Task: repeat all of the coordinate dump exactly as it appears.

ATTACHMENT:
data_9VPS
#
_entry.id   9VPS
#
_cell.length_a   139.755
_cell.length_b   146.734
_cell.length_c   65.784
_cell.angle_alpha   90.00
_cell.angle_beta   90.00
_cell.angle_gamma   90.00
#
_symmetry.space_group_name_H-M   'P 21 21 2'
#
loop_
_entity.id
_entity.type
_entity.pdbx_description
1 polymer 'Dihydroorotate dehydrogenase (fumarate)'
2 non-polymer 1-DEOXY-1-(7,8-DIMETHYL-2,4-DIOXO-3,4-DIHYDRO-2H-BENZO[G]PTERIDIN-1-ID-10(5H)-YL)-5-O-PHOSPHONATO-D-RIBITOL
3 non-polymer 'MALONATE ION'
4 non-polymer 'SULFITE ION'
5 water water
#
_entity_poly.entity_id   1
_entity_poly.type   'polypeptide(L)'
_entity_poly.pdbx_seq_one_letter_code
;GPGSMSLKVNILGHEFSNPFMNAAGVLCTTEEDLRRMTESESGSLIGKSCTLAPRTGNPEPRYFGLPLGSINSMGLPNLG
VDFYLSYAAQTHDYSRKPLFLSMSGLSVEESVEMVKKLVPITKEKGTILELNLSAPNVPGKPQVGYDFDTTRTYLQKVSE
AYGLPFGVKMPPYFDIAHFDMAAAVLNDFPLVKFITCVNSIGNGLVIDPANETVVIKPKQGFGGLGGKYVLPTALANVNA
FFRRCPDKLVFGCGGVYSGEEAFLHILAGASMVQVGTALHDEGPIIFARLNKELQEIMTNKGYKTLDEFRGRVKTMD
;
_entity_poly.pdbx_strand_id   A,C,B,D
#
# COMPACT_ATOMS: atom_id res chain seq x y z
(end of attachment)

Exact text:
data_9VPS
#
_entry.id   9VPS
#
_cell.length_a   139.755
_cell.length_b   146.734
_cell.length_c   65.784
_cell.angle_alpha   90.00
_cell.angle_beta   90.00
_cell.angle_gamma   90.00
#
_symmetry.space_group_name_H-M   'P 21 21 2'
#
loop_
_entity.id
_entity.type
_entity.pdbx_description
1 polymer 'Dihydroorotate dehydrogenase (fumarate)'
2 non-polymer 1-DEOXY-1-(7,8-DIMETHYL-2,4-DIOXO-3,4-DIHYDRO-2H-BENZO[G]PTERIDIN-1-ID-10(5H)-YL)-5-O-PHOSPHONATO-D-RIBITOL
3 non-polymer 'MALONATE ION'
4 non-polymer 'SULFITE ION'
5 water water
#
_entity_poly.entity_id   1
_entity_poly.type   'polypeptide(L)'
_entity_poly.pdbx_seq_one_letter_code
;GPGSMSLKVNILGHEFSNPFMNAAGVLCTTEEDLRRMTESESGSLIGKSCTLAPRTGNPEPRYFGLPLGSINSMGLPNLG
VDFYLSYAAQTHDYSRKPLFLSMSGLSVEESVEMVKKLVPITKEKGTILELNLSAPNVPGKPQVGYDFDTTRTYLQKVSE
AYGLPFGVKMPPYFDIAHFDMAAAVLNDFPLVKFITCVNSIGNGLVIDPANETVVIKPKQGFGGLGGKYVLPTALANVNA
FFRRCPDKLVFGCGGVYSGEEAFLHILAGASMVQVGTALHDEGPIIFARLNKELQEIMTNKGYKTLDEFRGRVKTMD
;
_entity_poly.pdbx_strand_id   A,C,B,D
#
# COMPACT_ATOMS: atom_id res chain seq x y z